How Cree culture helped me to become a better listener:

In recent years, I’ve spent an extensive amount of time consulting to the James Bay Cree in Northern Quebec.  Contrary to the family that I was raised in, the value of listening is primordial to their Indigenous culture.  Listening is valued much more than sharing an opinion. 

These conversational rules were new to me, and it took me some time to learn how to navigate them.  To do so successfully, I needed to become a better listener.

The Cree have shaped the way that I listen and connect with others in very profound ways.  I observed how their ability to listen so openly led to very deep, meaningful connections.  I wanted to learn how to do this.  In fact, the longer I worked with the Cree, the more I realized how rare true listening is in conversations. 

Little by little, I’ve tried to incorporate what I learned in my time with the Cree into my own interactions.  This continues to be a work in progress for me.  If, like myself, you wish to become a better listener so that you can connect more deeply with others, some of the following tips may help get you there.  I suggest that you practice one tip at a time, until each skill feels more natural.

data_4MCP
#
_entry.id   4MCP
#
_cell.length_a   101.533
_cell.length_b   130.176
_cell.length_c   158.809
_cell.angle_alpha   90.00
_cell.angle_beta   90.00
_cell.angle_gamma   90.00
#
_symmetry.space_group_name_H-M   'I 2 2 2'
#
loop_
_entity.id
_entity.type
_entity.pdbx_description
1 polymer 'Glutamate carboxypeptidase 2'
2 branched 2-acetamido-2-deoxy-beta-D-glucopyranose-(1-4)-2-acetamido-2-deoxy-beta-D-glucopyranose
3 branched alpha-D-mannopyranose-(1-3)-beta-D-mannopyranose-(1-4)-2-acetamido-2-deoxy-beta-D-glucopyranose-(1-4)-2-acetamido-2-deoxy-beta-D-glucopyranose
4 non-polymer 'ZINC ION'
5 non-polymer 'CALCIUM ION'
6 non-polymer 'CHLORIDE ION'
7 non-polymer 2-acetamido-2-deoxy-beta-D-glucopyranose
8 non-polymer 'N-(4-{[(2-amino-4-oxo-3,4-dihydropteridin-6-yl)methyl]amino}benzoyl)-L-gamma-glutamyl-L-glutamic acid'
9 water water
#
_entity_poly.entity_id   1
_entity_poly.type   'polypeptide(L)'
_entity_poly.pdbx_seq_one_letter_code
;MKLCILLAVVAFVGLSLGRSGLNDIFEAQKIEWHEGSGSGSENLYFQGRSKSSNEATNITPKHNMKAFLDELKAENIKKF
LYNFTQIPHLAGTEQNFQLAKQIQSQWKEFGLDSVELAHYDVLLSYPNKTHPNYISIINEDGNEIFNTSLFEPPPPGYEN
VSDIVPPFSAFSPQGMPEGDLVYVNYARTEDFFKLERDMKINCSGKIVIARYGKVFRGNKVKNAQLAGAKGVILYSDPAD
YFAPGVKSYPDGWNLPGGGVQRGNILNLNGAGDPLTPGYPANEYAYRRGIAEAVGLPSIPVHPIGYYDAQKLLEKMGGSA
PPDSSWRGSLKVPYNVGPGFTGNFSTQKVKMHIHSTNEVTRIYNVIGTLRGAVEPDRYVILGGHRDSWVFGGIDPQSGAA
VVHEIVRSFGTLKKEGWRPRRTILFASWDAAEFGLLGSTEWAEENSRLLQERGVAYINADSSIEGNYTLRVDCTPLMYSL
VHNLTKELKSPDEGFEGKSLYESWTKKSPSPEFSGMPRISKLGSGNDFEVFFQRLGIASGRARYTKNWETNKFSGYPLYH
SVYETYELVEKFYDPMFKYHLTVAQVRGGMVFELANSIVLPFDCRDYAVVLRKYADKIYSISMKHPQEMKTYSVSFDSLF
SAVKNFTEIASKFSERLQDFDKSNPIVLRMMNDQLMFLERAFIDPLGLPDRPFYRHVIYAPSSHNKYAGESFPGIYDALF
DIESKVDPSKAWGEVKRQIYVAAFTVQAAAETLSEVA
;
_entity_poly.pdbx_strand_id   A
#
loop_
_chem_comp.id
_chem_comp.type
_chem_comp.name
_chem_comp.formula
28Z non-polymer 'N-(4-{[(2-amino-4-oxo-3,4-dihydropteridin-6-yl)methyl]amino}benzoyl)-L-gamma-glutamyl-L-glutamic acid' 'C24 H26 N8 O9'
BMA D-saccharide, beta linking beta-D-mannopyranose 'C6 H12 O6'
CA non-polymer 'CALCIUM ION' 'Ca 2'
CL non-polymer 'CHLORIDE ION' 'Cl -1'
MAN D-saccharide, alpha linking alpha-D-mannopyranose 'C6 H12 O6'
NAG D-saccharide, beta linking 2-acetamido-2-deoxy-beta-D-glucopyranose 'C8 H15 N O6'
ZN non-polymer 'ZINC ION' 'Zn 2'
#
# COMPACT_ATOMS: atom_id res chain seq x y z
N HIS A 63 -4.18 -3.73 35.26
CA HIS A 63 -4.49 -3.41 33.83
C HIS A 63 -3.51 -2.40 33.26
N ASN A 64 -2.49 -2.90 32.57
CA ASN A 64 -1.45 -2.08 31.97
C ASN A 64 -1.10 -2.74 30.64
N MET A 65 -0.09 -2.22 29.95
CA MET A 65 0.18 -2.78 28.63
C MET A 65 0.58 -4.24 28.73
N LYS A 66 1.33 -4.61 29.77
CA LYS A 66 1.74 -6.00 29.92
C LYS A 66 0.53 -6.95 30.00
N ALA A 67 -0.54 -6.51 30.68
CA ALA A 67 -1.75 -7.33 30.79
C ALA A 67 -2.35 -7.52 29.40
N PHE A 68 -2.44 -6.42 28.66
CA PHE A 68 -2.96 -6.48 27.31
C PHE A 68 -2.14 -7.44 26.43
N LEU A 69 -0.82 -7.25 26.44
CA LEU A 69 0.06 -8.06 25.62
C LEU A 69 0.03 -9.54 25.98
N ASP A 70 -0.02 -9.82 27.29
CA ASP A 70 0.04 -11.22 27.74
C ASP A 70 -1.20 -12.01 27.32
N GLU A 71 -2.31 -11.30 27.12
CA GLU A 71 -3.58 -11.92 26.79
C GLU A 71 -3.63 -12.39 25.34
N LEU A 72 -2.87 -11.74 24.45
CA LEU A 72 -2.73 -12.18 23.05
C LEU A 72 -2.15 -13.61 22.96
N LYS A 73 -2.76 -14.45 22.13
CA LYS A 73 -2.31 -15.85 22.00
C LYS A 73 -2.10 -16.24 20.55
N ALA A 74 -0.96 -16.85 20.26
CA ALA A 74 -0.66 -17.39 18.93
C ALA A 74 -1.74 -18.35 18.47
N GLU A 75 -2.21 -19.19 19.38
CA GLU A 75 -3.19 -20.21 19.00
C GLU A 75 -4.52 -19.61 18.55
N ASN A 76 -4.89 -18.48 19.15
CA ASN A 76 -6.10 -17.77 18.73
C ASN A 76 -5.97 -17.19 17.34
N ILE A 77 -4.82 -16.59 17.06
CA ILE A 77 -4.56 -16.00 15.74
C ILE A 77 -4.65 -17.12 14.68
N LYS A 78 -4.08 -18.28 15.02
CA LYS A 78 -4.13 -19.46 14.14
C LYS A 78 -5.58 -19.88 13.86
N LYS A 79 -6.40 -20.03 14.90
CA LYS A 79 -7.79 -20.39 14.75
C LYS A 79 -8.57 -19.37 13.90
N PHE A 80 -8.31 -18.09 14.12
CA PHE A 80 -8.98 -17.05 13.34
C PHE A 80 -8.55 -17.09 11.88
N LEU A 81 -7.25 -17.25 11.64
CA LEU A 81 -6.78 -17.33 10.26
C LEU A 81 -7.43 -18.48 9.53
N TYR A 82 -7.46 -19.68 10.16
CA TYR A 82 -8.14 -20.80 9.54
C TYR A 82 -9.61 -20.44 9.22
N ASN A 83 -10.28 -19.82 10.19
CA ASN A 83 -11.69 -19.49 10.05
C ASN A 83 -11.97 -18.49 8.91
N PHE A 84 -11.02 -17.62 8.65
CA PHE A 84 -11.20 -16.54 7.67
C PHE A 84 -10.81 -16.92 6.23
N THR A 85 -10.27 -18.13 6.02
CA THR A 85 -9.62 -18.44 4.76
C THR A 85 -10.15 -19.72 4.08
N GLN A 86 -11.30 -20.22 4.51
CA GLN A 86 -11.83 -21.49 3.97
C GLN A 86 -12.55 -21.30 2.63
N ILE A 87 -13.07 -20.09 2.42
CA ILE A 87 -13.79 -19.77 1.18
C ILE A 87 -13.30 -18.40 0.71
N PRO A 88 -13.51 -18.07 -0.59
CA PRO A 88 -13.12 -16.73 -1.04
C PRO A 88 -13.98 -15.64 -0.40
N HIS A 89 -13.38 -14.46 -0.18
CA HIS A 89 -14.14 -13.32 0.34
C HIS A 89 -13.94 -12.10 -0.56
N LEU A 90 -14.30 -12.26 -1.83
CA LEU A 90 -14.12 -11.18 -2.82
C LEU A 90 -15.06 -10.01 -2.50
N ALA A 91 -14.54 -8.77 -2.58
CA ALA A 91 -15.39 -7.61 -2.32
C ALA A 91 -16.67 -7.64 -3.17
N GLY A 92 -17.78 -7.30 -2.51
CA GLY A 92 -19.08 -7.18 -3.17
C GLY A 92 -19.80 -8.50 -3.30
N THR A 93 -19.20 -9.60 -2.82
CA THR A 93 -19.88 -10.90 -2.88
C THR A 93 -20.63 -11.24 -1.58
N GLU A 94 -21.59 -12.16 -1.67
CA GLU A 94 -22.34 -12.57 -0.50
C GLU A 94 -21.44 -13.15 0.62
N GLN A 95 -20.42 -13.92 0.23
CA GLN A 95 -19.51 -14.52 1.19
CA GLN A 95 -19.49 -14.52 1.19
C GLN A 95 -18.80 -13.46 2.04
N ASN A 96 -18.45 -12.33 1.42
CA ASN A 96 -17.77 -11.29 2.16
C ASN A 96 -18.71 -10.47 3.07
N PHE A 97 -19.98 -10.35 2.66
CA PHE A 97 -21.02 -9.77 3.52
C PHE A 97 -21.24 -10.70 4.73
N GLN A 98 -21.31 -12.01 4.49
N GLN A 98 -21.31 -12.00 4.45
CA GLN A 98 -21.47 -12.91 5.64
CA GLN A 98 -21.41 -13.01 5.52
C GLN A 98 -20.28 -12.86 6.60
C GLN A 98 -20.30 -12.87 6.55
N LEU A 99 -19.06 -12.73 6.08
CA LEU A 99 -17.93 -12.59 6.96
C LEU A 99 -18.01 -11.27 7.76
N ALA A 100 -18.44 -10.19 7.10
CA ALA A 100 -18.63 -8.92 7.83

1.  Be fully present in the conversation.

Many people listen while simultaneously formulating a reply to what is being said, in their head.  This pulls us away from really hearing what the other person is expressing.

Challenge:  Pick a conversation where you practice being fully present with the other person.  Focus only on what they are saying, and let go of any thoughts that pop up into your head as they speak. 

2.  Accept that the person you’re talking to is capable of finding their own solutions and knows what is best for them.

Your role here is to listen and let the other person explore their own solutions, rather than propose your ideas of what they should do in their life.

Challenge:  Pick a conversation and decide to not give a single piece of advice.  Feels weird, right?  Now notice how this impacts how the conversation evolves.

3.  Let go of judgment.